Granite remains one of the most popular countertop surfaces for kitchens around the United States. For some homeowners, however, the cost of the stone that they want may put it out of reach. Those homeowners that still want granite in their kitchens, but don’t want to save or wait for a slab sometimes turn to granite tile as an alternative.
Granite tiles are made from the same natural stone that the slab counters are made from. The differences is that while a slab is 2cm to 3cm in thickness, the tiles will run roughly 1/8-inch in thicknesses. This means that while a granite slab counter may sit directly on a run of cabinets without an underlayment, a granite tile counter will need a plywood or MDF underlayment to make up the thickness and give the tiles something to adhere to.
Once install, granite tiles perform on a counter exactly like a granite slab. Both counters need to be sealed on a regular basis, and both need to be washed with a PH neutral cleanser.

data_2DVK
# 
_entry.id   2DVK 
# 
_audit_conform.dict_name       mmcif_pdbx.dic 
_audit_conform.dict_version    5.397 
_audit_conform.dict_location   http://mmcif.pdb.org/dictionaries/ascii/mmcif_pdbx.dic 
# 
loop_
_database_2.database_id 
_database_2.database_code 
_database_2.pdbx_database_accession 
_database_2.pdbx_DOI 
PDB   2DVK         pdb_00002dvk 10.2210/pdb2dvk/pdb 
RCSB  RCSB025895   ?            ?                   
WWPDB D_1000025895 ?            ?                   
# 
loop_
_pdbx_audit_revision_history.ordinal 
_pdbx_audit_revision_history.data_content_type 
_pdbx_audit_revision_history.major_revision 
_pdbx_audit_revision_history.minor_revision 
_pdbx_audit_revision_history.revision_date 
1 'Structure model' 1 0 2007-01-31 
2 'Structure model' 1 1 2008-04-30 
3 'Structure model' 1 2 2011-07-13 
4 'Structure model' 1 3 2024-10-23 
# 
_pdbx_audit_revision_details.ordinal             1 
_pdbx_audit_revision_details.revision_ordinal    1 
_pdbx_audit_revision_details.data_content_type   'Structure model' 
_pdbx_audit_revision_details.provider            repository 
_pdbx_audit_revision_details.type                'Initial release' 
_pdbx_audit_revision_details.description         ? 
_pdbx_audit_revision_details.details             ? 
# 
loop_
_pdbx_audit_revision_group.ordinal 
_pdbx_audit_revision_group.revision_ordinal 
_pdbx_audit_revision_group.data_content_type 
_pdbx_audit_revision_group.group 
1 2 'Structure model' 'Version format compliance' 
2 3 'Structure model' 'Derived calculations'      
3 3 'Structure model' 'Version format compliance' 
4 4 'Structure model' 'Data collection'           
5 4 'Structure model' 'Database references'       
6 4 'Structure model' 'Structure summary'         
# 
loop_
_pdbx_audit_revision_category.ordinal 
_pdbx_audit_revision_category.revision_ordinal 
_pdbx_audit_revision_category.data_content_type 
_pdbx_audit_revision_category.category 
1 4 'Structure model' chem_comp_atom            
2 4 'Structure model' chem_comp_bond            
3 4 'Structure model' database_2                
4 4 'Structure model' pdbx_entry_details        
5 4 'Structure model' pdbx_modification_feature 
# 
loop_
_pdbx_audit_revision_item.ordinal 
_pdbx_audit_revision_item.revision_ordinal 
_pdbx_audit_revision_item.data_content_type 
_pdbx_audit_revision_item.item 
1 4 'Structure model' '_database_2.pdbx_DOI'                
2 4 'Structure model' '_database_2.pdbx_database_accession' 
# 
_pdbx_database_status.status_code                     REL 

The biggest difference between a slab counter and a tile counter is the grout lines. Tile counters by necessity will have numerous grout lines that must be maintained so they do not stain, crack, or collect debris in them.
The other biggest difference is in the installation. Granite tiles will need to be cut on site, and any edges will have to be bullnosed specifically to help give a finished look to the counter. A granite slab is made off site to your exact measurements, and numerous edges and shapes are available for use.
For many people, nothing beats the beauty and durability of a whole granite slab for the kitchen counter. For some, however, granite tiles can make a cost effective alternative to get the look of granite with only a few drawbacks.